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Thanks to the Stone Soup faculty for providing information on their courses which I used to update the roster of the inaugural cohort of these pioneering faculty and their Stone Soup courses.

Since we started the Project about a year ago, we have engaged almost 1000 students in 40 classes covering 12 subjects, taught by 32 faculty from 25 schools in 3 countries.

Most assignments were in traditional ADR courses, but faculty also used Stone Soup assignments in other courses including Access to Justice, Evidence, Relational Lawyering, Resolving Community Civil Rights Disputes, and Trusts and Estates.

Here’s a table identifying characteristics of their courses and providing links to faculty assessments of the courses.

The table demonstrates the incredible creativity of faculty in tailoring assignments to fit their instructional goals and circumstances. For each course, it shows:

  • Class size
  • Description of the Stone Soup assignment
  • Whether the assignment was required, one option of an assignment, or extra credit
  • Assigned paper length
  • Due date
  • Percentage of grade, if any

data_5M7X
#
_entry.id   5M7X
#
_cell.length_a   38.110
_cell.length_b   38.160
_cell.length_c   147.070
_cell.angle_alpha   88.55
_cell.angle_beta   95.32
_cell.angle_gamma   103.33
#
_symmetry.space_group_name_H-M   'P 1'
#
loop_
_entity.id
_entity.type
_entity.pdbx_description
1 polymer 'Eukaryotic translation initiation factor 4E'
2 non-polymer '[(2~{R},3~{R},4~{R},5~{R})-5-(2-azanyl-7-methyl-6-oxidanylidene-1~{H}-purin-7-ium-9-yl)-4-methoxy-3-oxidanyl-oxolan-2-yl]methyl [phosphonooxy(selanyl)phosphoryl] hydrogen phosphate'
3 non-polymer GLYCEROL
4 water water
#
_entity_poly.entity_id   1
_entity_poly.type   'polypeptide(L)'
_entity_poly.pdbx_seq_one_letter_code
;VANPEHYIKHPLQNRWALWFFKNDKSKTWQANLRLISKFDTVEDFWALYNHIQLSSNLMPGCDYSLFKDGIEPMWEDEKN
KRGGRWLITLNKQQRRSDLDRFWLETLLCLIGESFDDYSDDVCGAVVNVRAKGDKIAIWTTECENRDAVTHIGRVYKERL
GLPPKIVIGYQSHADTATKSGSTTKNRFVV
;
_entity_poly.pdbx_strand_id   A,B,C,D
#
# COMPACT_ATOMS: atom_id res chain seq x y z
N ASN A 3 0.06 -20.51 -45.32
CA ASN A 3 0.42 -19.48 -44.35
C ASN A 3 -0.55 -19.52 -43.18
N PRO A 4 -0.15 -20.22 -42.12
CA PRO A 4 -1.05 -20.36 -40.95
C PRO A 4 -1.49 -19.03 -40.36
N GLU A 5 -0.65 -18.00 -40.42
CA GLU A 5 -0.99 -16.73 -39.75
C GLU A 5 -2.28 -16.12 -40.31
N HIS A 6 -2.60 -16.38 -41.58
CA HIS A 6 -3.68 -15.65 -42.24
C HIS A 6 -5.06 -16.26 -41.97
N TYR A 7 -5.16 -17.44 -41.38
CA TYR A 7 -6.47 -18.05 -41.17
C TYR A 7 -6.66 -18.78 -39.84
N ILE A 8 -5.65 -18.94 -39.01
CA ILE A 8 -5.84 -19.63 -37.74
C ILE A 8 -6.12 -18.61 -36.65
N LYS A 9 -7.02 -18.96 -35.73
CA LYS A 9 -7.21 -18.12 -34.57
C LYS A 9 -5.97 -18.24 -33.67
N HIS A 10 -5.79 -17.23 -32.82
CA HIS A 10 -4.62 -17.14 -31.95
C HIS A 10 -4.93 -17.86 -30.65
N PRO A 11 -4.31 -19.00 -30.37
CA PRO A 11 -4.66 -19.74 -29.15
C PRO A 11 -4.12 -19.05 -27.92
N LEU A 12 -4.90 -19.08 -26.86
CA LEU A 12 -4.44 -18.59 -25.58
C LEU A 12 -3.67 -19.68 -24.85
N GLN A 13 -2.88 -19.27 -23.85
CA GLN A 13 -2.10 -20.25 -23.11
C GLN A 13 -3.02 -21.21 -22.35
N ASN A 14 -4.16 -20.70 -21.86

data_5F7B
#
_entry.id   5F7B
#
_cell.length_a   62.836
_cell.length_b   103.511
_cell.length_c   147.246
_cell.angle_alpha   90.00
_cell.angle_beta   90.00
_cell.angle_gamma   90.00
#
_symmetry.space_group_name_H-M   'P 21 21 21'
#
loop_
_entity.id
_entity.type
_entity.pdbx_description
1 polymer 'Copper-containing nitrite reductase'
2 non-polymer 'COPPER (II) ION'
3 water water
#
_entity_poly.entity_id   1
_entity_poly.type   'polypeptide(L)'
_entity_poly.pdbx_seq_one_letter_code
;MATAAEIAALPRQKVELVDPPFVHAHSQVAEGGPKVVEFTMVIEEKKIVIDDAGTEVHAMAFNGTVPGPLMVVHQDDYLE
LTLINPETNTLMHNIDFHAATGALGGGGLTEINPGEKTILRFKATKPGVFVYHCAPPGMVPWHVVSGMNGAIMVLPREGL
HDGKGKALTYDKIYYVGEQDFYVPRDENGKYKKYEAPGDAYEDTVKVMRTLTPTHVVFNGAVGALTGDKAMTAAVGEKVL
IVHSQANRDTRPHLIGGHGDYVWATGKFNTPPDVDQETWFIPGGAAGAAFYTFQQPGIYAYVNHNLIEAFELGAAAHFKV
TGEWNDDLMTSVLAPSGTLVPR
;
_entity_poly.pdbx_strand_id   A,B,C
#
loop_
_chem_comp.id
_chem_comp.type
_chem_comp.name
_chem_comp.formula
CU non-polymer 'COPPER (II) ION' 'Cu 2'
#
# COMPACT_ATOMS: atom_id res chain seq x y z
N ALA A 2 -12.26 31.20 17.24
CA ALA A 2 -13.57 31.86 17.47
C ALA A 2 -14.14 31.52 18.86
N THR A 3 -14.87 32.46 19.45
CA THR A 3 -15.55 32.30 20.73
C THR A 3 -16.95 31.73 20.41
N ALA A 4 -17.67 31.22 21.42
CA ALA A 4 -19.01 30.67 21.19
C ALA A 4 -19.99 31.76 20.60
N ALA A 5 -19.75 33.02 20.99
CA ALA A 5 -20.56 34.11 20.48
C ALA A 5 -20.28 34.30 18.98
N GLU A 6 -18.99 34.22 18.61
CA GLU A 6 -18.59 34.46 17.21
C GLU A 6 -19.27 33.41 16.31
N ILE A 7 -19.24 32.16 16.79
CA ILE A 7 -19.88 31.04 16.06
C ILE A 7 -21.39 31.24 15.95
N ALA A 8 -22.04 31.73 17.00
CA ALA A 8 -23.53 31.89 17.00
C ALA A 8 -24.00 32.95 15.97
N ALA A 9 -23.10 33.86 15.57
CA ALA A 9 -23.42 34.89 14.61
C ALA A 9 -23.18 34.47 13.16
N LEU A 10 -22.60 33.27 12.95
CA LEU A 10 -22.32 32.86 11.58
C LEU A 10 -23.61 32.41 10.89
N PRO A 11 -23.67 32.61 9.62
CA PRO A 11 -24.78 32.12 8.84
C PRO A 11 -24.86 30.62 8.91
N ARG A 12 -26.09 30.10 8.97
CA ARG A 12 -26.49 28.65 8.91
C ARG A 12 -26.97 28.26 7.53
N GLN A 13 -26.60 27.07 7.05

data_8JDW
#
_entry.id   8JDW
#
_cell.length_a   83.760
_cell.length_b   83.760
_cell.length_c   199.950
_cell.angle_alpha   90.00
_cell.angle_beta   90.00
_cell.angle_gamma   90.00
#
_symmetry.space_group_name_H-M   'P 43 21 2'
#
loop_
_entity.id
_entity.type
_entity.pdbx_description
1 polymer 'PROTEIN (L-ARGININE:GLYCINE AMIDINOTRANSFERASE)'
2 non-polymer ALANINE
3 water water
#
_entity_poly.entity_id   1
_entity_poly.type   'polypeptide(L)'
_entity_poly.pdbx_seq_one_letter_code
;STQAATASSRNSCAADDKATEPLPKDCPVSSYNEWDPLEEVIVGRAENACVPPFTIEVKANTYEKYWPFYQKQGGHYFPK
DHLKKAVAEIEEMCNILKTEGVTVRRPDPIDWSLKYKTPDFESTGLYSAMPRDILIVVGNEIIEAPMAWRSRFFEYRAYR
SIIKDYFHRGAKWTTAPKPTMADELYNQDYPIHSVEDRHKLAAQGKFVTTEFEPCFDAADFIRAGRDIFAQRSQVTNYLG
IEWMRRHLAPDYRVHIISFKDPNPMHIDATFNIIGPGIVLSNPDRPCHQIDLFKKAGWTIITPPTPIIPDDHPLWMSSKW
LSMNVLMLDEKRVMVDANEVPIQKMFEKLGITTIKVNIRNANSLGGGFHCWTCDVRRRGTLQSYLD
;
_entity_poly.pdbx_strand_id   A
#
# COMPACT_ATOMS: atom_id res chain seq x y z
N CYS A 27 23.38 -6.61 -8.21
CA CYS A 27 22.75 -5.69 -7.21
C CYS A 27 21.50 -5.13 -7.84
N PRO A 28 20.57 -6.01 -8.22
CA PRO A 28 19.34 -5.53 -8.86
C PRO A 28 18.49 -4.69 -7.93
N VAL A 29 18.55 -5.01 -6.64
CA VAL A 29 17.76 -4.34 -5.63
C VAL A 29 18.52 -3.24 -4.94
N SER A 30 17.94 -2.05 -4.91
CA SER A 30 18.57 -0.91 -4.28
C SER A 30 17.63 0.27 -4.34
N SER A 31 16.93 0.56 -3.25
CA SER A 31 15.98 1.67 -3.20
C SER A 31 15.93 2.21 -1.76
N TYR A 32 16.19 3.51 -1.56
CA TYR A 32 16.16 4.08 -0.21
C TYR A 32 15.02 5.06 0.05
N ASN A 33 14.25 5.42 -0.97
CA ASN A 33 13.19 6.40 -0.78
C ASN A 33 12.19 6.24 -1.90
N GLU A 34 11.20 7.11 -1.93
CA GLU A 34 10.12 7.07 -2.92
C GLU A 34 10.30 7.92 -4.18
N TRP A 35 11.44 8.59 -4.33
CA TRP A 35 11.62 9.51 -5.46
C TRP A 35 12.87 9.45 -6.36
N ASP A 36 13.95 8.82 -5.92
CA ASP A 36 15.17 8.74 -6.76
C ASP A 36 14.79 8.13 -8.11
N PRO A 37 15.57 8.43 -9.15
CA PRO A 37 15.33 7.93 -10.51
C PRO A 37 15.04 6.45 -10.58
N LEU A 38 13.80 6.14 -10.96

• Whether the results of the assignment were discussed in class

I just added an assessment of Maureen Weston’s Negotiation and Settlement Advocacy course.  She wrote, “This Stone Soup exercise is a particularly useful learning experience which connects students to professionals who engage in negotiation, provides an opportunity for students to utilize their interviewing, networking, and communication skills, and brings together our class readings, discussions to connect theory to practice.  We spend an entire class with students who report on their interview discussions and findings.  It’s a fascinating discussion and always heartening to know that what we teach has value and practical use and to see the students reach out to professionals on a substantive topic.  Thank you!”

Her advice to colleagues considering using Stone Soup: “Do it!”

If you might want to “do it” next year, I’m sure that Stone Soup veterans would be happy to share their experience and advice in more detail.

We will create a roster of colleagues using Stone Soup next year.  I’d love to add you to the list.  If so, please let me know the courses(s) and semester(s) in which you would use Stone Soup.

John Lande is the Isidor Loeb Professor Emeritus and former director of the LLM Program in Dispute Resolution, at the University of Missouri, School of Law. He received his J.D. from Hastings College of Law and Ph.D in sociology from the University of Wisconsin-Madison. He is also an avid writer and contributor to Indisputably.org